One longstanding issue that has dogged the pharmaceutical industry for decades has been its chequered history in publishing clinical trial (CT) results. For decades now, trial disclosures for new drugs have fallen well short of legal and ethical standards (BMJ Open). Analysts argue that without fully disclosing the results of CTs, the ability of healthcare decision-makers (physicians, prescription guideline writers, et al.) to evaluate the appropriate use of a drug is impaired (DD&D). But more importantly, it’s the inaccessible nature of CT results that puts the health and safety of the patient most at risk.

However, in recent times, there’s been a concerted push for greater transparency. In Europe, the new EU Regulation, due to take effect next year, will require clinical trials taking place within the EU be registered into an open database. While many countries in Europe are encouraged to register their clinical trials, it is not mandatory. In that regard, the US had already stolen a march on Europe when the FDA Modernisation Act was brought into effect in 1997. At the time, the creation of was significant as it would become the world’s largest online registry platform. In 2007, the FDA Amendments Act widened the scope of registered studies to include "applied clinical trials", i.e. studies involving drugs and biologics, and medical devices (

The clampdown on sponsors to register clinical trials into a public database appears symptomatic of a lack of trust between the public and the pharmaceutical industry. According to the WHO’s International Clinical Trials Registry Platform (ICTRP), "[t]he registration of all interventional trials is a scientific, ethical and moral responsibility." So with the FDA and the EMA ramping up efforts to enforce transparency, the pressure on sponsors to adhere to tighter regulations is growing.

Certainly, there is an argument to be had that registering CTs has multiple benefits. For one, it could facilitate patient recruitment (another industry-wide problem) as researchers and participants can single out studies in the pipeline. What’s more, registration of clinical trials mean countries can control their research activities more effectively. Considering oversight of early clinical trials in developing countries can at times be lacking, disclosure of all ongoing trials can encourage greater conduct. In the case where clinical trials are abandoned for economical reasons, it is especially critical these trials are registered, as it would inform researchers of the risks associated with new interventions (Watchword).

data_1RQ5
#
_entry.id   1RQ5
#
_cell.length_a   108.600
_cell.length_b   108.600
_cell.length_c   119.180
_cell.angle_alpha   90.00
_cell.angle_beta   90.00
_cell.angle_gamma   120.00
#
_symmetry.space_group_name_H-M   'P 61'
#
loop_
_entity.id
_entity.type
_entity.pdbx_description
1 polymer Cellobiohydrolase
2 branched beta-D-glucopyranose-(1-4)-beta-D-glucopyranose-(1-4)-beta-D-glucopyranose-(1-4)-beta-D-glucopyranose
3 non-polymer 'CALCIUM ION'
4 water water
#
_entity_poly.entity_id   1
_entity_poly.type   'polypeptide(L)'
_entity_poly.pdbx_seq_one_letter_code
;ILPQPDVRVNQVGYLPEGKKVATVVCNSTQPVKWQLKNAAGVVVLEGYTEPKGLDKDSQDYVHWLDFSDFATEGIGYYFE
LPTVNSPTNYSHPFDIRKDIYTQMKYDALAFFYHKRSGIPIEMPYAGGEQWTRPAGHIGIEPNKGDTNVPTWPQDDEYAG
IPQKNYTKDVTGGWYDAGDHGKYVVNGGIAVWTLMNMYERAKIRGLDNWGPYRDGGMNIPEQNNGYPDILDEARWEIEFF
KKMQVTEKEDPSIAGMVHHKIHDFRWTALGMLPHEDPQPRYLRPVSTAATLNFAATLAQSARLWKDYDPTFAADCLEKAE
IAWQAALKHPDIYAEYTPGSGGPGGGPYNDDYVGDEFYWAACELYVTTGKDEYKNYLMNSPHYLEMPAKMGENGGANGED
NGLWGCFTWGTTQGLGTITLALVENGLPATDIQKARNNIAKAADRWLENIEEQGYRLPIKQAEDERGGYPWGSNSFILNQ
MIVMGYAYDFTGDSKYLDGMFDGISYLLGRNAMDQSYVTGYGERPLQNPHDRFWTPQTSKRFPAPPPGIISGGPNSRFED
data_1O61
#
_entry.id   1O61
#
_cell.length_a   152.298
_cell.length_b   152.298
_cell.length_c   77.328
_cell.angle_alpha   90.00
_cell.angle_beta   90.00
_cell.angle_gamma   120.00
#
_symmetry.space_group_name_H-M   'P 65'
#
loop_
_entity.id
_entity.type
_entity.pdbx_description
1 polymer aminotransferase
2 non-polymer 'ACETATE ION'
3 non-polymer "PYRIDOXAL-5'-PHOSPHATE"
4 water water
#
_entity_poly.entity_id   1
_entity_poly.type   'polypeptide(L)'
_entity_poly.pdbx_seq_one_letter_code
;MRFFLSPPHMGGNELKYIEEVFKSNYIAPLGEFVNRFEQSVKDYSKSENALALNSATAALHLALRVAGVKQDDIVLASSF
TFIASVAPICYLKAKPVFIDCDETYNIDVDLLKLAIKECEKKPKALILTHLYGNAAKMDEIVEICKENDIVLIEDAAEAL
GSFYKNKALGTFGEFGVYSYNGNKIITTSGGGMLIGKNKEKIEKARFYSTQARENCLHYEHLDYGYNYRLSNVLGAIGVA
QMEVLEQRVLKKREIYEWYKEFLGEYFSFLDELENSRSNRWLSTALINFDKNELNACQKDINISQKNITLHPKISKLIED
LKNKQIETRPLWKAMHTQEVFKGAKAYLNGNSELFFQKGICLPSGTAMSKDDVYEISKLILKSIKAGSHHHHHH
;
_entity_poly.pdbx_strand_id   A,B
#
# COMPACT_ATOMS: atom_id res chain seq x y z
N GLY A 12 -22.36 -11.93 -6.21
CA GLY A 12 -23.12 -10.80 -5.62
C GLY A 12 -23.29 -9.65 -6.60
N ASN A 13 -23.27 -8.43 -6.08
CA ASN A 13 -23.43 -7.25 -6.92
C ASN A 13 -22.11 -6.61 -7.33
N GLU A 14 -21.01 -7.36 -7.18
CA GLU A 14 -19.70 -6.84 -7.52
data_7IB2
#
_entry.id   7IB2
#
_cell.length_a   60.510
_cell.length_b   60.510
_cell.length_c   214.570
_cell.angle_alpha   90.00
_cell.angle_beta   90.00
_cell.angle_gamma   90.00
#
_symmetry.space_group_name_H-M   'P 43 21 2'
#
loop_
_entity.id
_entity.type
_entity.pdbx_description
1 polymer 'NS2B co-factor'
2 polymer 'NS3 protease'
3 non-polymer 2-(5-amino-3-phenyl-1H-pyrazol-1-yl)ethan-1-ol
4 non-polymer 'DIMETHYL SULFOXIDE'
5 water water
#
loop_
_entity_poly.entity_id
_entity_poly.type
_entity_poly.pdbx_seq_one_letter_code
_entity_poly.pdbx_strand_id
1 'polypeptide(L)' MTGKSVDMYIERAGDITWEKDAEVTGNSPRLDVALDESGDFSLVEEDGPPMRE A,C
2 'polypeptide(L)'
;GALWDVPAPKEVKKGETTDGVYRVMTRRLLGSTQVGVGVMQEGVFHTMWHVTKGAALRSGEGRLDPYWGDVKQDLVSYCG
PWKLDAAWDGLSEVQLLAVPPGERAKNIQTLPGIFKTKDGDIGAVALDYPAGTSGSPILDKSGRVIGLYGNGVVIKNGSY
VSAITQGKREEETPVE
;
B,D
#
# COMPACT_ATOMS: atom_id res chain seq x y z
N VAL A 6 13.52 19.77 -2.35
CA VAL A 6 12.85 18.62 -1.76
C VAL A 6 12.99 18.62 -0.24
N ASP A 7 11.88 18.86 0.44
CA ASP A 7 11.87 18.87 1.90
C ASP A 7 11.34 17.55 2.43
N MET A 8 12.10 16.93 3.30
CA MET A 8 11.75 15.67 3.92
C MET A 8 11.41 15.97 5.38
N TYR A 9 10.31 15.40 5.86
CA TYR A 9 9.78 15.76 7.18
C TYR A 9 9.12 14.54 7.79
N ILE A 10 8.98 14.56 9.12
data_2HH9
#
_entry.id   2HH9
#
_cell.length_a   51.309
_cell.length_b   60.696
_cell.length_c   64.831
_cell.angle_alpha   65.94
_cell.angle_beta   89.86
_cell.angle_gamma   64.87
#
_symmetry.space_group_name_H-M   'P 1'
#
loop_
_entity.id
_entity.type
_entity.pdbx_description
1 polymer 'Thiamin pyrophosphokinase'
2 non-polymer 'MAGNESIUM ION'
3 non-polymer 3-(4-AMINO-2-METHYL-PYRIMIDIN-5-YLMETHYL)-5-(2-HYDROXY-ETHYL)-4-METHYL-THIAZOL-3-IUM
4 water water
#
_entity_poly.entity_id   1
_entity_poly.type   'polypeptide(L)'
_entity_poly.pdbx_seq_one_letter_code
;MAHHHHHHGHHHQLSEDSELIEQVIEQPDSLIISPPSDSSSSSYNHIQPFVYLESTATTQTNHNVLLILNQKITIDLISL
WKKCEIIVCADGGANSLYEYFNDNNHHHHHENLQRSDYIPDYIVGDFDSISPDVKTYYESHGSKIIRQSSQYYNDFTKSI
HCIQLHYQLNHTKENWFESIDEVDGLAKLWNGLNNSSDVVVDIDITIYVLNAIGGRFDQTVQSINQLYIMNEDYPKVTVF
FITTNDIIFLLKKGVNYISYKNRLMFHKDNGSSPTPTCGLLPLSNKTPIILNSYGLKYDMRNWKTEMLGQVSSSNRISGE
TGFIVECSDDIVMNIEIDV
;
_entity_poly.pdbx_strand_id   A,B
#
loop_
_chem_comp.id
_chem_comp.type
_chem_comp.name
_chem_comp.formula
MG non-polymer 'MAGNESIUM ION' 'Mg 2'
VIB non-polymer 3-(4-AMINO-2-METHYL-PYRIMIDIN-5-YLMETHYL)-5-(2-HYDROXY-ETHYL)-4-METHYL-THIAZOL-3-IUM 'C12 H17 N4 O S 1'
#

Furthermore, knowledge of similar or identical trials means researchers can avoid duplication, which experts say could guide the planning of future studies. A public database of CTs could also foster greater collaboration between researchers and healthcare practitioners with both able to identify trials in which they have an interest. Crucially, registries that check data during the registration process can pinpoint trial concerns early on, potentially improving the quality of clinical research (WHO).

But for all the merits of registering clinical trials, in Europe, some analysts question how the new EU regulation will be implemented. One clinical disclosure expert, who spoke on condition of anonymity, acknowledged the new laws as a step forward in rebuilding the trust between the public and the industry. Nevertheless, the expert had misgivings over the kind of information sponsors would make available and whether it could put the identities of patients in jeopardy.

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"I’m concerned about the risks associated with making it possible for third parties, or somebody in the public that we don’t know, being able to access published data where they could potentially obtain the identities of patients," the expert said.

When asked about what impact the EU Regulation could have on CTs in Europe, the expert admitted it’s impossible to know in the short term. While the issue of ensuring the identities of trial participants are safe is a concern, the expert is hopeful things will change for the better.

However, there’s a question to be answered over the disclosure of trial results and whether the data available is designed for patients to understand. For that, the clinical expert said more work needs to be done.

"The purpose of these reports," she said, "is to make data available to the authorities so they can assess the safety and the efficacy of the products they want to market. But the data that’s available is not really patient-friendly."

While that may be the case, the positives of transparency outweigh the negatives. As more and more CTs taking place across the globe are registered into public databases, the data on record will mean sponsors can be held accountable not only by the patients they’re treating, but the public at large.



WHO International Clinical Trials Registry Platform –
Why is Trial Registration so important? –
Clinical trial registration: transparency is the watchword –
Drug Discovery & Development –
BMJ Open –
The evolution in registration of clinical trials –
FDAAA 801 –


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